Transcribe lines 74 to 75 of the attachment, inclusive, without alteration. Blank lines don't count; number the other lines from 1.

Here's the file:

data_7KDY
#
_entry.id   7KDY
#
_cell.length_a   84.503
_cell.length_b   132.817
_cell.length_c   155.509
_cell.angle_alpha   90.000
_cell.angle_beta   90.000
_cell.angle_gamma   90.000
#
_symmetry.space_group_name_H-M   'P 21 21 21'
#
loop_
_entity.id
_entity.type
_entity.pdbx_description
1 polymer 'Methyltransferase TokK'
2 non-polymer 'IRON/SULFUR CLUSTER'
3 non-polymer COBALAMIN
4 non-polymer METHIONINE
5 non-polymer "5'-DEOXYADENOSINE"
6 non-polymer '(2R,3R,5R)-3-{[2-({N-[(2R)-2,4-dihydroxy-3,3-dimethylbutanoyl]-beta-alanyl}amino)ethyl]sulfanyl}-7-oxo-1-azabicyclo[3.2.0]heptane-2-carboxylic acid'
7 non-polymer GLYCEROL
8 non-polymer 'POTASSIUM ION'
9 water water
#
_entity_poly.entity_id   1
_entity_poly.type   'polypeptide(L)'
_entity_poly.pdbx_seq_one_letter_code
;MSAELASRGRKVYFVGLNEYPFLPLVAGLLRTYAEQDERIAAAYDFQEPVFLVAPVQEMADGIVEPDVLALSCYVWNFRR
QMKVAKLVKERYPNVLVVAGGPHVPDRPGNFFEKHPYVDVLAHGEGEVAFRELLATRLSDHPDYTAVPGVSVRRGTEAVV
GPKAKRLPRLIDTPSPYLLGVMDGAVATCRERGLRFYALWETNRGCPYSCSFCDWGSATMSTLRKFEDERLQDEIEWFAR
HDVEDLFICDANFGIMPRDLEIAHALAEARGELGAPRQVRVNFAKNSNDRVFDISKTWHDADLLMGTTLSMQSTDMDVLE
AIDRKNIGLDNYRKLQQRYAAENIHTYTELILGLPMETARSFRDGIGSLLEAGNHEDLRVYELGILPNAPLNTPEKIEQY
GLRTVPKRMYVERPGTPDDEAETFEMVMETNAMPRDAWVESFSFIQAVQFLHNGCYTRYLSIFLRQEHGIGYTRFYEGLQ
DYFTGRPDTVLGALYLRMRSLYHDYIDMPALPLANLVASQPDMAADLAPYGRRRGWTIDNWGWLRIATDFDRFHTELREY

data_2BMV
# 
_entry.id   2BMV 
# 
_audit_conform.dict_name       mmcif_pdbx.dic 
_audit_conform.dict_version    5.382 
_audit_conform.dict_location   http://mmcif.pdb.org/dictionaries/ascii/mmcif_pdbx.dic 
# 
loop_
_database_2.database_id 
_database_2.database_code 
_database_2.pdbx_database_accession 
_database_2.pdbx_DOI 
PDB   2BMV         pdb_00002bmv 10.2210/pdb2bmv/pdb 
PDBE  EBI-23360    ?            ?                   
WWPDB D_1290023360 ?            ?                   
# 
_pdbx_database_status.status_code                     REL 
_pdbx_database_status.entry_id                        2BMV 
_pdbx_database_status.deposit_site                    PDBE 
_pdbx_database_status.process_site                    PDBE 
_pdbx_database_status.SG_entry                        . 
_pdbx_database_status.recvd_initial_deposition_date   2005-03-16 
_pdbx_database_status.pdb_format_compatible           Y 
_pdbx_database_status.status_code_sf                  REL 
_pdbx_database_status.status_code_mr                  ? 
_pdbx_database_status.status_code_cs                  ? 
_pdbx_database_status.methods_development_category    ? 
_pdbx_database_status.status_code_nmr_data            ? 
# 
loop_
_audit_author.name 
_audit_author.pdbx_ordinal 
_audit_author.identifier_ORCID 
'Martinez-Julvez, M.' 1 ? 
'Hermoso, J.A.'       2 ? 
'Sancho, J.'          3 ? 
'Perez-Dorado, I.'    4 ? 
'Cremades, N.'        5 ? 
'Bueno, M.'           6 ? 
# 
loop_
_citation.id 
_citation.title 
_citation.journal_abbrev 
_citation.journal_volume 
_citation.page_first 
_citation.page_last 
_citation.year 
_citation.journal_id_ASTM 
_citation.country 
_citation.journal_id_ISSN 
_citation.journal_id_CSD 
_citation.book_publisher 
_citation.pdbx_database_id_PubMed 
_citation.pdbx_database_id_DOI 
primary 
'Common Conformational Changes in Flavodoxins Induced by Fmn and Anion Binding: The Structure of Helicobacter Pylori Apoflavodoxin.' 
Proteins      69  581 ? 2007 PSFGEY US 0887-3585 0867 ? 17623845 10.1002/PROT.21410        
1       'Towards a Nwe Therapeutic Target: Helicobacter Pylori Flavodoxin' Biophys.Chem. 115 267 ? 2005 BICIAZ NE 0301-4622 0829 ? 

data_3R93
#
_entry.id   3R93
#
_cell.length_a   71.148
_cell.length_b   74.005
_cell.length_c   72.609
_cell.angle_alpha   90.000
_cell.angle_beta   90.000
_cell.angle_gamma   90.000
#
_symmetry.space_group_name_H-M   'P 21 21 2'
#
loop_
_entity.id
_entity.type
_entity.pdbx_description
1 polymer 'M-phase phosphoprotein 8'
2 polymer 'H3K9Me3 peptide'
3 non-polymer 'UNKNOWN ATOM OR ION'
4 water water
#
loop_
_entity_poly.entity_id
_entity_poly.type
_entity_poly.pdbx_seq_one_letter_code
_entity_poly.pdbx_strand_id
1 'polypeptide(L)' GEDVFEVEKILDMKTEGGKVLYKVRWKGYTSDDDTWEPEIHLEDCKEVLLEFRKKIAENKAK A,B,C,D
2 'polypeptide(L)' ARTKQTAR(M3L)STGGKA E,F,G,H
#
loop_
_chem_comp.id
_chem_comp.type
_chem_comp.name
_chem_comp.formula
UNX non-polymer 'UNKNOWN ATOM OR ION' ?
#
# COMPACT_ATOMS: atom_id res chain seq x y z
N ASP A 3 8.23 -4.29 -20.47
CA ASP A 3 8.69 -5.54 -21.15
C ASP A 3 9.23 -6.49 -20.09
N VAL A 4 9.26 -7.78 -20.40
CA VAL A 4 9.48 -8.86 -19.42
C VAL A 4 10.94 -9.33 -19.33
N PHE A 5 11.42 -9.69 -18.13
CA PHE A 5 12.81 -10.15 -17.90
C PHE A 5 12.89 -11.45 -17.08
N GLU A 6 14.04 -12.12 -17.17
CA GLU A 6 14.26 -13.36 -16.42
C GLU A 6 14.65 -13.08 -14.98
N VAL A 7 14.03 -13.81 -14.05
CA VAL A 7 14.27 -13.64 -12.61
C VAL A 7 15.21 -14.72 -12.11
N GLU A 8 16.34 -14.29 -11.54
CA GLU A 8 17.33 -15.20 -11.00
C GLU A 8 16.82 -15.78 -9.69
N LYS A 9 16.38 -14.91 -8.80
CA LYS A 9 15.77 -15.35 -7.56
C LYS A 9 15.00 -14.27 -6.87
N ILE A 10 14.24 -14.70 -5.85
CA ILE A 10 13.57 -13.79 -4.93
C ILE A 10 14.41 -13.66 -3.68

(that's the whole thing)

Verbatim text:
'Sancho, J.'          3 ? 
'Perez-Dorado, I.'    4 ? 